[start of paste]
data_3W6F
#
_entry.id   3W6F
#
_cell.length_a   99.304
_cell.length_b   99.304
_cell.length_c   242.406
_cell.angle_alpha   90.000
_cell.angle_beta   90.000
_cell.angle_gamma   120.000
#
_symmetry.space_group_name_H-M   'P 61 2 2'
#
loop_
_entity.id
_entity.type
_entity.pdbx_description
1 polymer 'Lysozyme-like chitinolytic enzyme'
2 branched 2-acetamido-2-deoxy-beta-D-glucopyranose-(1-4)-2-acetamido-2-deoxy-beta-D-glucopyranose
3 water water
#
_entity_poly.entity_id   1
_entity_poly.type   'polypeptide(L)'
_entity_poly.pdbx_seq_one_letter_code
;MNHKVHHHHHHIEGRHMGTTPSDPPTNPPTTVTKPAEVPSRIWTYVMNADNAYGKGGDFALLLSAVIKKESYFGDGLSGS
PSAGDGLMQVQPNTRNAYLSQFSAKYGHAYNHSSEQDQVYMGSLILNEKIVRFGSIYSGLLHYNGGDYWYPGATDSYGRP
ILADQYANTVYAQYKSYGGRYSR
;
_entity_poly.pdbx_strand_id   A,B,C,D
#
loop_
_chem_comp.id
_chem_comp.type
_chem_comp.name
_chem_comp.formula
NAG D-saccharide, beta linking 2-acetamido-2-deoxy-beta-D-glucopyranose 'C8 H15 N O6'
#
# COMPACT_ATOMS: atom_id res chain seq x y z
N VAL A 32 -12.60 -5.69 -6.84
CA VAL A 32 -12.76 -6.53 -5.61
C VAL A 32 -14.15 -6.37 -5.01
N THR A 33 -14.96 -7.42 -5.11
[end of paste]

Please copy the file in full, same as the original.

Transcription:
data_3W6F
#
_entry.id   3W6F
#
_cell.length_a   99.304
_cell.length_b   99.304
_cell.length_c   242.406
_cell.angle_alpha   90.000
_cell.angle_beta   90.000
_cell.angle_gamma   120.000
#
_symmetry.space_group_name_H-M   'P 61 2 2'
#
loop_
_entity.id
_entity.type
_entity.pdbx_description
1 polymer 'Lysozyme-like chitinolytic enzyme'
2 branched 2-acetamido-2-deoxy-beta-D-glucopyranose-(1-4)-2-acetamido-2-deoxy-beta-D-glucopyranose
3 water water
#
_entity_poly.entity_id   1
_entity_poly.type   'polypeptide(L)'
_entity_poly.pdbx_seq_one_letter_code
;MNHKVHHHHHHIEGRHMGTTPSDPPTNPPTTVTKPAEVPSRIWTYVMNADNAYGKGGDFALLLSAVIKKESYFGDGLSGS
PSAGDGLMQVQPNTRNAYLSQFSAKYGHAYNHSSEQDQVYMGSLILNEKIVRFGSIYSGLLHYNGGDYWYPGATDSYGRP
ILADQYANTVYAQYKSYGGRYSR
;
_entity_poly.pdbx_strand_id   A,B,C,D
#
loop_
_chem_comp.id
_chem_comp.type
_chem_comp.name
_chem_comp.formula
NAG D-saccharide, beta linking 2-acetamido-2-deoxy-beta-D-glucopyranose 'C8 H15 N O6'
#
# COMPACT_ATOMS: atom_id res chain seq x y z
N VAL A 32 -12.60 -5.69 -6.84
CA VAL A 32 -12.76 -6.53 -5.61
C VAL A 32 -14.15 -6.37 -5.01
N THR A 33 -14.96 -7.42 -5.11